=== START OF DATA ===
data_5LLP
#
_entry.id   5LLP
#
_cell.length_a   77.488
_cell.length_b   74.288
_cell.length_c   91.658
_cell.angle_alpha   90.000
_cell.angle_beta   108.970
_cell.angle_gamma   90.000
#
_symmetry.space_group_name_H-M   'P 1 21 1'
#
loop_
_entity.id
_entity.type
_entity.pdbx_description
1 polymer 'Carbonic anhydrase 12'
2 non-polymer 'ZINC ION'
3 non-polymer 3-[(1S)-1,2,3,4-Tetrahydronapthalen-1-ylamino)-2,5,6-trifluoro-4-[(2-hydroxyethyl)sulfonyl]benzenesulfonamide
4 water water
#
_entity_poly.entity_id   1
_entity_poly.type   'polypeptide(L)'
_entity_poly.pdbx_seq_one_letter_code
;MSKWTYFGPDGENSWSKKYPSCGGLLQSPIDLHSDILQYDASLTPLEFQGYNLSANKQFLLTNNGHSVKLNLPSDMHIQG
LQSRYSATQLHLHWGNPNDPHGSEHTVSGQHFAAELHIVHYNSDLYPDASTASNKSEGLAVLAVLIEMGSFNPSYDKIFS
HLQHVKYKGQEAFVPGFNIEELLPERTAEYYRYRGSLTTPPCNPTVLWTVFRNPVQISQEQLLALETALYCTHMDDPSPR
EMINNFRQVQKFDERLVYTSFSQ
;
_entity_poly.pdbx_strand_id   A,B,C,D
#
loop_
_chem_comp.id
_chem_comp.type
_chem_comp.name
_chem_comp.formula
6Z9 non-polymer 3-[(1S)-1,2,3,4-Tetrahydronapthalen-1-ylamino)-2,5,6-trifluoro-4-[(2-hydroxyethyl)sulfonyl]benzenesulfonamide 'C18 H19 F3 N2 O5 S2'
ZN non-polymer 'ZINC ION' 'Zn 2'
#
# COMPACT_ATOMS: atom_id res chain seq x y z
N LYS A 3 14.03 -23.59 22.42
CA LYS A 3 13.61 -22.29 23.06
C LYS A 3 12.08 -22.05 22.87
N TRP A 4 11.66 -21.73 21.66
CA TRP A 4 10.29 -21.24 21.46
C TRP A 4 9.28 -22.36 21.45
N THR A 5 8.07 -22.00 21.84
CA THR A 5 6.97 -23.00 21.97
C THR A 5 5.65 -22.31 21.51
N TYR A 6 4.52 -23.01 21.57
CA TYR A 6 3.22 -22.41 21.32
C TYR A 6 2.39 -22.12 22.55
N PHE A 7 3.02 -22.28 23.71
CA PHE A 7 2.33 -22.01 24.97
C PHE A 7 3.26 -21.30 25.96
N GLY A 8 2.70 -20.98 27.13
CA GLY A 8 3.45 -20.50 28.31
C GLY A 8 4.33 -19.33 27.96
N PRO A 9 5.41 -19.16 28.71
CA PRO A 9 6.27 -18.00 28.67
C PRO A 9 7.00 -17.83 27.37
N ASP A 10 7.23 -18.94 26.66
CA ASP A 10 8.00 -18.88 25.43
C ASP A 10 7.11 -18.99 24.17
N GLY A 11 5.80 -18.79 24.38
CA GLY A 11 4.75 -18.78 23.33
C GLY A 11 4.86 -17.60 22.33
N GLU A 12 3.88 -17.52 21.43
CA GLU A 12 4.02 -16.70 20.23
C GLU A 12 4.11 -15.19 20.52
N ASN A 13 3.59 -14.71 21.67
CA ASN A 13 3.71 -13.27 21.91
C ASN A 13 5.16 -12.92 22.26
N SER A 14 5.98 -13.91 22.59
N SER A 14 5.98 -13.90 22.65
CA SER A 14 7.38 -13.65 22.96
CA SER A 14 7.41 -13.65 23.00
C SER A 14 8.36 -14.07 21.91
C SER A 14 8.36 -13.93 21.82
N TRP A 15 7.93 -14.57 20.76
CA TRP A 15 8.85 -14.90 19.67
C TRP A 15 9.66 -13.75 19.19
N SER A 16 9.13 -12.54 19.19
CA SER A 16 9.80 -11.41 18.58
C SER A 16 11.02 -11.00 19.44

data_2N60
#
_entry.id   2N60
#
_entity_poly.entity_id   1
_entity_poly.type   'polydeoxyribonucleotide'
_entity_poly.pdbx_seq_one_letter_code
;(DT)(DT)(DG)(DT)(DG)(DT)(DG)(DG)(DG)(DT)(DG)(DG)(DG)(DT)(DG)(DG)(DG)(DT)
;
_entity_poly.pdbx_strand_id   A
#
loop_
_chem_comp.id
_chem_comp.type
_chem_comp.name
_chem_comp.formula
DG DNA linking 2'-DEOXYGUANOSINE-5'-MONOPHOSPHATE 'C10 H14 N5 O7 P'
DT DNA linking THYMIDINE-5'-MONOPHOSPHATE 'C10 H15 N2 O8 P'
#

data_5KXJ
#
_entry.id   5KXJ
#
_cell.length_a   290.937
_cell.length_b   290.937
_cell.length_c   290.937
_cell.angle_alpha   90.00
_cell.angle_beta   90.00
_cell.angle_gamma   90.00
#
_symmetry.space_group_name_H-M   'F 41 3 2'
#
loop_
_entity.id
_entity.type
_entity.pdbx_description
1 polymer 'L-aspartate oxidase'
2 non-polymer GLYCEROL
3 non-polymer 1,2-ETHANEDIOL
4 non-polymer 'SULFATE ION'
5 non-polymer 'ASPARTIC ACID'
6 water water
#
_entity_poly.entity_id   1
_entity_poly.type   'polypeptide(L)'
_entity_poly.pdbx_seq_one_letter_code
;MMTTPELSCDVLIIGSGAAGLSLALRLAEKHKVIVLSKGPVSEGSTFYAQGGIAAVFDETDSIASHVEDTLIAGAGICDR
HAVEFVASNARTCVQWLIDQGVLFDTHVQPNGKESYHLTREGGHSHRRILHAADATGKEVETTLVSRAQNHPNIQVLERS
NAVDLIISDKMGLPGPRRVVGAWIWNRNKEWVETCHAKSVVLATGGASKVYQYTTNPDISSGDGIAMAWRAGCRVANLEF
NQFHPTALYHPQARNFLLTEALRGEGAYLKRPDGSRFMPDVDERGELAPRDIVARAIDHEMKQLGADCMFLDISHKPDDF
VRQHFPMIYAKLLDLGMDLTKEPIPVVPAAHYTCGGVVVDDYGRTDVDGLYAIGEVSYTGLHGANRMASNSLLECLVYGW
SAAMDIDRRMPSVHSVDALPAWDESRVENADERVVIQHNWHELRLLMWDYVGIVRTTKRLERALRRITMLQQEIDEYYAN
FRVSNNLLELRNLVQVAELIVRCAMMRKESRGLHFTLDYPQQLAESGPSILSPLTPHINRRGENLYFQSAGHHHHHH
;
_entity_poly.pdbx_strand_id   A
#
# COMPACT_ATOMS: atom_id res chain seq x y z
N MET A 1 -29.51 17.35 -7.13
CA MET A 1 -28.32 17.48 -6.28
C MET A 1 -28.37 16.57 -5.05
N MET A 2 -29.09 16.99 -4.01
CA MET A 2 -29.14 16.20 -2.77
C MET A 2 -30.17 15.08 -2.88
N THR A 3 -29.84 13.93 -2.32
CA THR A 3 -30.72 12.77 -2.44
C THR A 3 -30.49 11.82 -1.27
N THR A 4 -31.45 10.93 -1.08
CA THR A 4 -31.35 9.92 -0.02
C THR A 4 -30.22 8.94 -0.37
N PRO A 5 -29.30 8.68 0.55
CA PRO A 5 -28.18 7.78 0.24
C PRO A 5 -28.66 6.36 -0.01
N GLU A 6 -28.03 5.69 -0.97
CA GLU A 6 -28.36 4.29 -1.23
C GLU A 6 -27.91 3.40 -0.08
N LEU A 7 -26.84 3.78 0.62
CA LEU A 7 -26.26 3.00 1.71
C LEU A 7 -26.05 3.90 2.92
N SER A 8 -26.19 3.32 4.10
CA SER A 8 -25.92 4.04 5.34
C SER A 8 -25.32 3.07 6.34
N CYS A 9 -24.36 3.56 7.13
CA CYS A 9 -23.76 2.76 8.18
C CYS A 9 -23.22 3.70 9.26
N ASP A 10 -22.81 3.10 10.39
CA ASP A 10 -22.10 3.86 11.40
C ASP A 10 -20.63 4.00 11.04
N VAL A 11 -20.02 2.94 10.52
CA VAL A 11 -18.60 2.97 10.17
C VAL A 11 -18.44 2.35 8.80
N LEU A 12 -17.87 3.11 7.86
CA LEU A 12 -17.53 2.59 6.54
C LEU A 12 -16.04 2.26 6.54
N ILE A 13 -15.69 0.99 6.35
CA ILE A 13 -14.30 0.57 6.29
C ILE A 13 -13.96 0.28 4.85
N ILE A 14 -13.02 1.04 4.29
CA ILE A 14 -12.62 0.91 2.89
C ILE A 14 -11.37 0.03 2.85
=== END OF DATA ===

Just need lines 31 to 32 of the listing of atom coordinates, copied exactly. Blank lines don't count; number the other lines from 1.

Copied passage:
_entity_poly.pdbx_strand_id   A,B,C,D
#